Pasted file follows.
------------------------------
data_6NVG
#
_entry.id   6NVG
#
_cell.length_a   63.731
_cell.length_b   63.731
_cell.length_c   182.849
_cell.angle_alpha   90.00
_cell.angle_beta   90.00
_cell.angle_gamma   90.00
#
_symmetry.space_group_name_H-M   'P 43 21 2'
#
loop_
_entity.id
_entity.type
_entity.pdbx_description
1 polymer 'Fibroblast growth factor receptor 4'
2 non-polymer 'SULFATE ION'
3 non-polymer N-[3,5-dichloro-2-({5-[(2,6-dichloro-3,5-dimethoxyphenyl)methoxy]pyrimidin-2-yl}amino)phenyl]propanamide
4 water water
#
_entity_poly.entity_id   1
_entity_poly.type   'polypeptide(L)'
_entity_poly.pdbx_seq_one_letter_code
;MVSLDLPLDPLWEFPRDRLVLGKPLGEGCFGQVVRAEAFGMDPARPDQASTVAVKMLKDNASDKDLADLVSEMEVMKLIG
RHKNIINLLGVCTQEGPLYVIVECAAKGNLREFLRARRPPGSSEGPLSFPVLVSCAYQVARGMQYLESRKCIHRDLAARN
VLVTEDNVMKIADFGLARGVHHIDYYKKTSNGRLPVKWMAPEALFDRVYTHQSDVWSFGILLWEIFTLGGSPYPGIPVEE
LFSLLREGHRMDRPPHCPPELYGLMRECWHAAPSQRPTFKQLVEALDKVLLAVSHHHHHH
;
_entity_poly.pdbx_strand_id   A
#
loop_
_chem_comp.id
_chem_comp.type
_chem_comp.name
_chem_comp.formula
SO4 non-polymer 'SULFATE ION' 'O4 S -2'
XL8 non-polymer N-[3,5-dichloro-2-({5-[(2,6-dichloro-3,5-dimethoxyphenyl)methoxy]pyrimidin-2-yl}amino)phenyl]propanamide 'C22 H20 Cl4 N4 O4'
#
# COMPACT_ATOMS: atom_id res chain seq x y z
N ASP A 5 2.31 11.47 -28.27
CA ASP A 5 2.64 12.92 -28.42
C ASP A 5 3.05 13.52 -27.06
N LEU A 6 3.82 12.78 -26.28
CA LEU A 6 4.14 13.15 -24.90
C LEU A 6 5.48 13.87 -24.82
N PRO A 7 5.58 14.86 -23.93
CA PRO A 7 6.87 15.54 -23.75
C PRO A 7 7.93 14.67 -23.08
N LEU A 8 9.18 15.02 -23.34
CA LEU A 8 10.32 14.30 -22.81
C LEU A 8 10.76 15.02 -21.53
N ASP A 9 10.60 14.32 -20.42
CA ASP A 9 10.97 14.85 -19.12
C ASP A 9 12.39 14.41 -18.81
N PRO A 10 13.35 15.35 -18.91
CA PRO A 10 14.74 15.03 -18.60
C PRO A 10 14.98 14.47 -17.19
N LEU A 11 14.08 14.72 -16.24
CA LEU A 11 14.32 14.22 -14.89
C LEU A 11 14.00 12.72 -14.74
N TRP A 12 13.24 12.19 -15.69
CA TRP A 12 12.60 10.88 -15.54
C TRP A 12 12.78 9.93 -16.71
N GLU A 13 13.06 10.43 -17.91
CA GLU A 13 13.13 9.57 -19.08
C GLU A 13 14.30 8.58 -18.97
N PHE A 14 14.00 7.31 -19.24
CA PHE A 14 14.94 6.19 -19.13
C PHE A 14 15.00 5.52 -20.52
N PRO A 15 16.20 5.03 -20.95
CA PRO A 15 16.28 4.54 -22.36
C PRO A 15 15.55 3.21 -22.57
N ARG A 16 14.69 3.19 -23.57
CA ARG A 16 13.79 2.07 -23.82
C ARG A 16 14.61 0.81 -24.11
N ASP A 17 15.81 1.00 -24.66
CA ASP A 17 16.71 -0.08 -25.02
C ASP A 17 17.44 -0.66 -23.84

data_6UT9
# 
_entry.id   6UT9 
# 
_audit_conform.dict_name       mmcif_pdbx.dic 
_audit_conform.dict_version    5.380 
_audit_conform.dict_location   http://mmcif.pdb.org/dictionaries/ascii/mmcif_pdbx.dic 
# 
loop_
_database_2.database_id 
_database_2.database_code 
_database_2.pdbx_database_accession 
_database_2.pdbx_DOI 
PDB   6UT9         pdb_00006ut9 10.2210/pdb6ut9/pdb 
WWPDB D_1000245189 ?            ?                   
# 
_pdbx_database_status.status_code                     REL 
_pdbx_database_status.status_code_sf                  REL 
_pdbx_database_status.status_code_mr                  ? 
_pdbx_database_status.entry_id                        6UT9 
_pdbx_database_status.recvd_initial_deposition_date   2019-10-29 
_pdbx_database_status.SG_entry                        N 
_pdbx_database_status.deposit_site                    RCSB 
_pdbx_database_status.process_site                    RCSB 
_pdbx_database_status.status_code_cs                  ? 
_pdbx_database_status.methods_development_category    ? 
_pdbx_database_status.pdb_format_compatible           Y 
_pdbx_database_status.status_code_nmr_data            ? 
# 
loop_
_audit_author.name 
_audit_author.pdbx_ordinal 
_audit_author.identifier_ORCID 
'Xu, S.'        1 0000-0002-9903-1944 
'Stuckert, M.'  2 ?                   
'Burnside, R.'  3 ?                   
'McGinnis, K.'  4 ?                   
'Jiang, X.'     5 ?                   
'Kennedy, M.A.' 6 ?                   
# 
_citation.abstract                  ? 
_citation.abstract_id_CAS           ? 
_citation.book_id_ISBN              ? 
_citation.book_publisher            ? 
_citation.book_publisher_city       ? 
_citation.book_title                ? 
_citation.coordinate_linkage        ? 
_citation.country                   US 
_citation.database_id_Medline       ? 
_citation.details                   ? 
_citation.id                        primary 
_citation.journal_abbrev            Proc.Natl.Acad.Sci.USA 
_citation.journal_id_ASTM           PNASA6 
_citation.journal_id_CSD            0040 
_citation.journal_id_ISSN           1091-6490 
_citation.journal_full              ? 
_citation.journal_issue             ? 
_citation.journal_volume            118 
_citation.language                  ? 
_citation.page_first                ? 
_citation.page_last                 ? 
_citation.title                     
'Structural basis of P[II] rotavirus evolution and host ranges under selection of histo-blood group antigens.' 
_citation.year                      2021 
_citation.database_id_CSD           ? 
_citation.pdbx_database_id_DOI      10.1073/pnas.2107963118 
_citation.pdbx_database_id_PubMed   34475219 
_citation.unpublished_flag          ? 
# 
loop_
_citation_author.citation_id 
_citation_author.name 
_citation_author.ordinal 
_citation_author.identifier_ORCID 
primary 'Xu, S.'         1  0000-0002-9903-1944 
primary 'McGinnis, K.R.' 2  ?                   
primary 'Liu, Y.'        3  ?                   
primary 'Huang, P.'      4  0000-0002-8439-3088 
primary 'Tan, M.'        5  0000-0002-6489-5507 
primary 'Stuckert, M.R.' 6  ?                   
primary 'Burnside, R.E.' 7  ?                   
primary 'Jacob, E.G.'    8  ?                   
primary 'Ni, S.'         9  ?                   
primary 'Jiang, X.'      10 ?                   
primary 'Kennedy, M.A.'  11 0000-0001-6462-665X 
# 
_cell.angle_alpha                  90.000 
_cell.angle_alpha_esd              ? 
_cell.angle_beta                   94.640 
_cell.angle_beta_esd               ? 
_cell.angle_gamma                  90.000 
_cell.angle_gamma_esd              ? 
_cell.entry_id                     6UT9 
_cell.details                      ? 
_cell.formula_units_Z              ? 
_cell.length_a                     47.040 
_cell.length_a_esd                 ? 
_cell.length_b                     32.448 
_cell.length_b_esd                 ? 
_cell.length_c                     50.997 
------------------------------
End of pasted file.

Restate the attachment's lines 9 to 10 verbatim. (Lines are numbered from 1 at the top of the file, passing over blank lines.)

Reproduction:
_cell.angle_beta   90.00
_cell.angle_gamma   90.00